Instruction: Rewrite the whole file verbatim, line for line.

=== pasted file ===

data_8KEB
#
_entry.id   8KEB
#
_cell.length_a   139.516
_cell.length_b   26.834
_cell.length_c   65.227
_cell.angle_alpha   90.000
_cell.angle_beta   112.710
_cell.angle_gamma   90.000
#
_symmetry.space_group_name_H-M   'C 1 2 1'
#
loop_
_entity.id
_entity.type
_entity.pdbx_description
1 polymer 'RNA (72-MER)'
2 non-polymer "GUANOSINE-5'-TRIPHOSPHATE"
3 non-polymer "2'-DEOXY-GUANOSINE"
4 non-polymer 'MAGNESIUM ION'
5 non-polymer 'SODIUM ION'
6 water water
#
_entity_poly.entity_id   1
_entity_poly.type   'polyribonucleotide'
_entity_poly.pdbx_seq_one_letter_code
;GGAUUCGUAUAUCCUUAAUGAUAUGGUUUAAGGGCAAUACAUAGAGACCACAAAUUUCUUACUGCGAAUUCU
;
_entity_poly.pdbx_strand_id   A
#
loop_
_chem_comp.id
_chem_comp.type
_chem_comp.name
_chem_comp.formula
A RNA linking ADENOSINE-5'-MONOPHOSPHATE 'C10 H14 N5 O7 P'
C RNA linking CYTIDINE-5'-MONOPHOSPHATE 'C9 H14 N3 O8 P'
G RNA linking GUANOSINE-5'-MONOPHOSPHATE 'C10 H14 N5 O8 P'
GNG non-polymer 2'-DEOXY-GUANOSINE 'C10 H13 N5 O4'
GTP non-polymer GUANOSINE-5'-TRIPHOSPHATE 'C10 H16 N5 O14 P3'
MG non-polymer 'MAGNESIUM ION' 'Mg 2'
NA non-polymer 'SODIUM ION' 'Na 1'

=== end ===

data_8KEB
#
_entry.id   8KEB
#
_cell.length_a   139.516
_cell.length_b   26.834
_cell.length_c   65.227
_cell.angle_alpha   90.000
_cell.angle_beta   112.710
_cell.angle_gamma   90.000
#
_symmetry.space_group_name_H-M   'C 1 2 1'
#
loop_
_entity.id
_entity.type
_entity.pdbx_description
1 polymer 'RNA (72-MER)'
2 non-polymer "GUANOSINE-5'-TRIPHOSPHATE"
3 non-polymer "2'-DEOXY-GUANOSINE"
4 non-polymer 'MAGNESIUM ION'
5 non-polymer 'SODIUM ION'
6 water water
#
_entity_poly.entity_id   1
_entity_poly.type   'polyribonucleotide'
_entity_poly.pdbx_seq_one_letter_code
;GGAUUCGUAUAUCCUUAAUGAUAUGGUUUAAGGGCAAUACAUAGAGACCACAAAUUUCUUACUGCGAAUUCU
;
_entity_poly.pdbx_strand_id   A
#
loop_
_chem_comp.id
_chem_comp.type
_chem_comp.name
_chem_comp.formula
A RNA linking ADENOSINE-5'-MONOPHOSPHATE 'C10 H14 N5 O7 P'
C RNA linking CYTIDINE-5'-MONOPHOSPHATE 'C9 H14 N3 O8 P'
G RNA linking GUANOSINE-5'-MONOPHOSPHATE 'C10 H14 N5 O8 P'
GNG non-polymer 2'-DEOXY-GUANOSINE 'C10 H13 N5 O4'
GTP non-polymer GUANOSINE-5'-TRIPHOSPHATE 'C10 H16 N5 O14 P3'
MG non-polymer 'MAGNESIUM ION' 'Mg 2'
NA non-polymer 'SODIUM ION' 'Na 1'